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Rhodes > Latest News > 2013

Marikana inquiry ’not fair’ to dead miners’ families

Date Released: Mon, 19 August 2013 08:34 +0200

Inequality could impair integrity of commission, says advocate.

A leading lawyer at the centre of the Marikana Commission of Inquiry has warned there is an “inequality of arms” in the commission with taxpayers funding state legal representation to the hilt while victims’ families received nothing.

Delivering the Marikana Massacre Memorial Seminar at Rhodes University on Friday evening, advocate Dumisa Ntsebeza, SC, warned such inequality could undermine the integrity of the commission.

Ntsebeza has been acting for the families of many of those killed in Marikana.

The commission is investigating the events around the massacre which resulted in the deaths of 34 people at Marikana in August last year and the deaths of 10 others in the lead-up to it.

He said the commission chairman, Judge Ian Farlam, had seen fit to appoint a total of eight evidence leaders – including three silks (senior counsel).

“I won’t talk about how much they earn.”

In addition, the state funded two silks and two counsel for the police – at a hefty daily cost.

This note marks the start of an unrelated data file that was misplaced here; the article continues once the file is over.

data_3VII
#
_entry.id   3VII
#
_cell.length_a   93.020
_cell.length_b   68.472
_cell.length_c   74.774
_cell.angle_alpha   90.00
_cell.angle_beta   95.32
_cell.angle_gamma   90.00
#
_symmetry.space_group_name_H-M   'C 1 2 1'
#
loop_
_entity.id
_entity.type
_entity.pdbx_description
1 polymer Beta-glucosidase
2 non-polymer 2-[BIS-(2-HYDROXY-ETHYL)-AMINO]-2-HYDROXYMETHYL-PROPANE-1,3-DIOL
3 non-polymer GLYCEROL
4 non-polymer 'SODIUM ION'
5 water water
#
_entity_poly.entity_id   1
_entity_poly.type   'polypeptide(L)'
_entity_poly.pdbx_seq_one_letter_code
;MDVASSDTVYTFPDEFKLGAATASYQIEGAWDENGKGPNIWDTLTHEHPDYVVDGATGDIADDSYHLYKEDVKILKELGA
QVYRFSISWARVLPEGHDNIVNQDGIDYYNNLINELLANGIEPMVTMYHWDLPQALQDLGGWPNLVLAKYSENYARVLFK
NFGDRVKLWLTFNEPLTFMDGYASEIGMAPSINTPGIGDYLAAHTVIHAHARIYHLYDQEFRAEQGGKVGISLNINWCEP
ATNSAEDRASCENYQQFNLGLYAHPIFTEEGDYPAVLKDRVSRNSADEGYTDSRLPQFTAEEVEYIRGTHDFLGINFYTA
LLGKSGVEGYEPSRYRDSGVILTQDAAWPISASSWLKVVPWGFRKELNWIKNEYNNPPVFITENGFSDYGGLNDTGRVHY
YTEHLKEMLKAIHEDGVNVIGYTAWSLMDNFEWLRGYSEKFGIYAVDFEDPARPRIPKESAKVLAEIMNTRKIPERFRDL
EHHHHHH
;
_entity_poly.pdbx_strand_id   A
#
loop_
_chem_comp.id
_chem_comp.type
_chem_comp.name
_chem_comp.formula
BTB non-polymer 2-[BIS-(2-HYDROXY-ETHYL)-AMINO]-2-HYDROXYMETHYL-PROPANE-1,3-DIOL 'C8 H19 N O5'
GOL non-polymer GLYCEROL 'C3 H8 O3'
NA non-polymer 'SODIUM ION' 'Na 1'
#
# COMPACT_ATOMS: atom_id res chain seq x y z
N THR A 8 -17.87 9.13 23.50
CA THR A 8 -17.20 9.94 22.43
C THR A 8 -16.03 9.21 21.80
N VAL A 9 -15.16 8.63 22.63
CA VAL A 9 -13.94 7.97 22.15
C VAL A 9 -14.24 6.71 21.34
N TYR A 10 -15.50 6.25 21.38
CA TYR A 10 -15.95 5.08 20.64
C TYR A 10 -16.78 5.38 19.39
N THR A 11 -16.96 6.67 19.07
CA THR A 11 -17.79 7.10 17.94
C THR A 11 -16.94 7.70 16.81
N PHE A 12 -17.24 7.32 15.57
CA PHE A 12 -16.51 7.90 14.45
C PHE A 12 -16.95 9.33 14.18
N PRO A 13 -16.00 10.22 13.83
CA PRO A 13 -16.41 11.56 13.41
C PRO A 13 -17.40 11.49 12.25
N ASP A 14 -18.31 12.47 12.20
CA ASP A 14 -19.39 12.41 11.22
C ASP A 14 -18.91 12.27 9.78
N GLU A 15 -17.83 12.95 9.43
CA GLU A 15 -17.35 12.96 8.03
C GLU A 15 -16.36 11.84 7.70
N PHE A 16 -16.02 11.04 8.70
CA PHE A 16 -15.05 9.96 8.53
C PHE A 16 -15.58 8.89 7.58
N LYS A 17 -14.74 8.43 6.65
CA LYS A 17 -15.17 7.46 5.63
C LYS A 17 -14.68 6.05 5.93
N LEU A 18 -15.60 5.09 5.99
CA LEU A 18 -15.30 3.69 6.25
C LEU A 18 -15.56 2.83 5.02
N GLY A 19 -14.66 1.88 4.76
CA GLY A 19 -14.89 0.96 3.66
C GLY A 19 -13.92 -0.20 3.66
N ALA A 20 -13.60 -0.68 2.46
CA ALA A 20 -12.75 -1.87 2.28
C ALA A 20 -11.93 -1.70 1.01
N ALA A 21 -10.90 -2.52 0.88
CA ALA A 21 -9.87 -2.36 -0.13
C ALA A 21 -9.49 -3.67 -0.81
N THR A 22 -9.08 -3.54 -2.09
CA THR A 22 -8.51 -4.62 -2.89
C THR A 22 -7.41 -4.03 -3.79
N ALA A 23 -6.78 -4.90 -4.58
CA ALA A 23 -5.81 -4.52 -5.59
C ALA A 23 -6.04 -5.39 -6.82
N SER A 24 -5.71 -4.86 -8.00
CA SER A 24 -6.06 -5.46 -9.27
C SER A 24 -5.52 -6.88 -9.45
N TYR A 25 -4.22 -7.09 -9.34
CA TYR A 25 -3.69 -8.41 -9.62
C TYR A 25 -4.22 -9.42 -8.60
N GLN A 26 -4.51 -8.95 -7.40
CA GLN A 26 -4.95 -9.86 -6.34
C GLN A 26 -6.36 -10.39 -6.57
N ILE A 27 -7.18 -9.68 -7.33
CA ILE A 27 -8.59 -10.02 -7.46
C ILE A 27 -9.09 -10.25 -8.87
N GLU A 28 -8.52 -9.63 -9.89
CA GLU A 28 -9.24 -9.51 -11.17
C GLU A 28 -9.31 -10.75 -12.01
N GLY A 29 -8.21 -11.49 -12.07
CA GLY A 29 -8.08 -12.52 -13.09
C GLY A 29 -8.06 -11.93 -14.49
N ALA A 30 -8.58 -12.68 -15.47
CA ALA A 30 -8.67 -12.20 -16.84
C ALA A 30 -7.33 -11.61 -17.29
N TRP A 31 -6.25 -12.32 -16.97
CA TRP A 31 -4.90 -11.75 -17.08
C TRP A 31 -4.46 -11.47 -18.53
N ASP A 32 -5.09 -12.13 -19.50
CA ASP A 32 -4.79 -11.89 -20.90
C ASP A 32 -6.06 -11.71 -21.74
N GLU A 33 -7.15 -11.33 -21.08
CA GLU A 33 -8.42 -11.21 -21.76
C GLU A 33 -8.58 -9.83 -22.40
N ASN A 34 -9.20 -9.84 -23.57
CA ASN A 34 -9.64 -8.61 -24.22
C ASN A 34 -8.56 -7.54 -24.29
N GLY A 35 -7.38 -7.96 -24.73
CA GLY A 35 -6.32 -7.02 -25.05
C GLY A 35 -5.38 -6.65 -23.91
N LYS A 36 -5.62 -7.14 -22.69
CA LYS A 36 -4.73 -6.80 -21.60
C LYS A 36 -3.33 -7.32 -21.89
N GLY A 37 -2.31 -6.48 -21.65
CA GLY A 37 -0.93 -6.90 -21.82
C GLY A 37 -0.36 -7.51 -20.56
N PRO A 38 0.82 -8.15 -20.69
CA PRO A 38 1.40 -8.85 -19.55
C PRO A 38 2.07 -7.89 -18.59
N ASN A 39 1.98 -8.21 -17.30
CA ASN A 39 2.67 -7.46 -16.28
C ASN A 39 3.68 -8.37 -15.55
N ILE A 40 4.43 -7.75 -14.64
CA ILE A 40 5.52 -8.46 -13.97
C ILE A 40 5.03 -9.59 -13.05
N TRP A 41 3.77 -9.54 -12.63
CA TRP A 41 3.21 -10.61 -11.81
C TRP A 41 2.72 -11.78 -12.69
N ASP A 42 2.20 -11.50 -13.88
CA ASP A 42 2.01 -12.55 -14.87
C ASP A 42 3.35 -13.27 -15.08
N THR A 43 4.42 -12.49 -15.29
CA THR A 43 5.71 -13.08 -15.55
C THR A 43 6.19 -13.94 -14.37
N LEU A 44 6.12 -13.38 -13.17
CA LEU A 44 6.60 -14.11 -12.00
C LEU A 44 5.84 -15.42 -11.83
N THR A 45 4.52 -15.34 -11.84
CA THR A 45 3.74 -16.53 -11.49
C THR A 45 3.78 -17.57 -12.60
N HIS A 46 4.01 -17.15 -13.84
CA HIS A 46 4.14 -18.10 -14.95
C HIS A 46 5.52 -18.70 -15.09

The state also funded the police minister’s separate counsel – including a silk and a junior counsel.

He asked how the commission would ever find the truth if the state was funded – at taxpayers’ expense – to such an extent and yet those whose family members were killed received nothing.

“If the state is going to fund the killers then it should find it possible there is also some equal representation and resources deployed to represent those who were killed and their families.”

He said this inequality was not in line with constitutional values such as equality before the law.

Rhodes University’s Dean of Humanities Professor Fred Hendricks said illegitimate state violence had been used at Marikana.

“There is no doubt in my mind Marikana is probably the lowest point of our democratic South Africa.”

Hendricks said it also had the potential to be a major turning point where the state might embrace the population.

“Increasingly though the evidence suggests this is not going to happen. Increasingly the evidence suggests the arsenals of the state will be used against the masses of the population.”

He warned the opportunities for the state to embrace the population were shrinking.

“As demands are increasingly not met the pain of the poor will find multifarious expressions.

“Depending on what kinds of impulses people use to express their grievances and their poverty – the state has to, in some way, contain it.

“If the state is unable to do so by consensual means, violence will happen again.”

Caption: STATE FULLY FUNDED: Advocate Dumisa Ntsebeza is acting for the families of miners killed at Marikana

By: Adrienne Carlisle

Article Source: The Daily Dispatch

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